It has come to my attention recently that we as your interim team may not have been clear enough or vocal enough about some shifts in how we’re allocating time amongst the three of us, and what I’m doing this year in addition to working at UUCM. So, here goes:
Rev. Meg, Rev. Terri, and I collectively fill one full time position. This year, differently from last year, Rev. Terri is with you 50% time, and Rev. Meg and I are each 25% time. Our portfolios are largely the same. Rev. Meg handles worship and pastoral care, I handle governance and administration, and Rev. Terri handles congregational life, social justice, and this year, is also handling the majority of staff supervision. The other major change this year is that I’m also working at First Universalist in Minneapolis ¾ time. All of which is to say that you may have noticed you’re seeing me less, and some of you might run into me over at First Universalist if you happen to find yourselves there.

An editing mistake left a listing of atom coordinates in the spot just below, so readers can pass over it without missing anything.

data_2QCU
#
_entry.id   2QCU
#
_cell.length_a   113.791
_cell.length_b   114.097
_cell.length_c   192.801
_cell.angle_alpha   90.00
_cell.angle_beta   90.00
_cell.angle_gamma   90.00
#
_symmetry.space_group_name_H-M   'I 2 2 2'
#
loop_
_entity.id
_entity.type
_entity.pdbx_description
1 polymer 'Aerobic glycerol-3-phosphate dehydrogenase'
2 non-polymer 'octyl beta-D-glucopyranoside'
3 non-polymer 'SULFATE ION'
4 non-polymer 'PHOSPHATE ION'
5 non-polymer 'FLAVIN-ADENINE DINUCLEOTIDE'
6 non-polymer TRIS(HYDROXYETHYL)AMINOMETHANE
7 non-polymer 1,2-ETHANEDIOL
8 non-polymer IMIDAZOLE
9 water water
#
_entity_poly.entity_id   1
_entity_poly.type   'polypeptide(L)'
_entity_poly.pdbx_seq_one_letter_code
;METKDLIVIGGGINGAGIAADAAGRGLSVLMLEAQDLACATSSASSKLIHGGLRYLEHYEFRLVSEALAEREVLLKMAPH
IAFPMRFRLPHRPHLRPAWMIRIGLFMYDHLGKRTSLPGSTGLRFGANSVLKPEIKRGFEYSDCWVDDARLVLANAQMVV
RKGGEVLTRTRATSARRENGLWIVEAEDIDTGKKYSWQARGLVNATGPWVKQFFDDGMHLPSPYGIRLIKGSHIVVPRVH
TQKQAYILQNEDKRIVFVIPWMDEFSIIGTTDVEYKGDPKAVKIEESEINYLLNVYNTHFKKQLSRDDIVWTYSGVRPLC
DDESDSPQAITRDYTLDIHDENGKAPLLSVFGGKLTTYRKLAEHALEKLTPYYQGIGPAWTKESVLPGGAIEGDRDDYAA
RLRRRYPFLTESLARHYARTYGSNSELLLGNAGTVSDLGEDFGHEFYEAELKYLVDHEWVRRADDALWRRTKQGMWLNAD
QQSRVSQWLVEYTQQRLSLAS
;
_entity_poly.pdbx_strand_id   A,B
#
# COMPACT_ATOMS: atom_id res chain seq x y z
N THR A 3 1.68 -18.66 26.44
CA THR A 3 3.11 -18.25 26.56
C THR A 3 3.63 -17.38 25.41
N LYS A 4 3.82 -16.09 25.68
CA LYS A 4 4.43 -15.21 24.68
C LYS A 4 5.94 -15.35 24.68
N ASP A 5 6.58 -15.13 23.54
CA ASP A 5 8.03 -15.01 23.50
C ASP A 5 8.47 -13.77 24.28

What this has to do with our theme of belonging, I’m not sure! But, it felt important to share this with you so that you all know where we are, what we’re doing, and know that you can you reach out to any of us with any concern. If we’re not the right people to receive it, we’ll be sure to pass it along to the person who is.
With that, I want to offer an invitation to you all into a spiritual practice related to belonging:
Geography of belonging:
Belonging can be a state of the heart and/or mind, and it can also be expressed physically. For this exercise, consider using an existing map (or draw your own) of the places you go, and the places you feel like you belong. Are there geographic locations you regularly visit where you feel a sense of belonging? Are there places where you don’t feel that sense? Are there characteristics that those places do or don’t have in common? What about at church? If you were to sketch out a rough map of the church, or even just of the sanctuary, are there places where you tend to spend your time, and places you rarely visit? What happens if you visit one of the places you tend not to go? Is your experience different if you sit in a different part of the sanctuary? What about traveling to a different part of your city and walking around the neighborhood? Does shifting your physical body tell you something about the places your spiritual self feels like it belongs?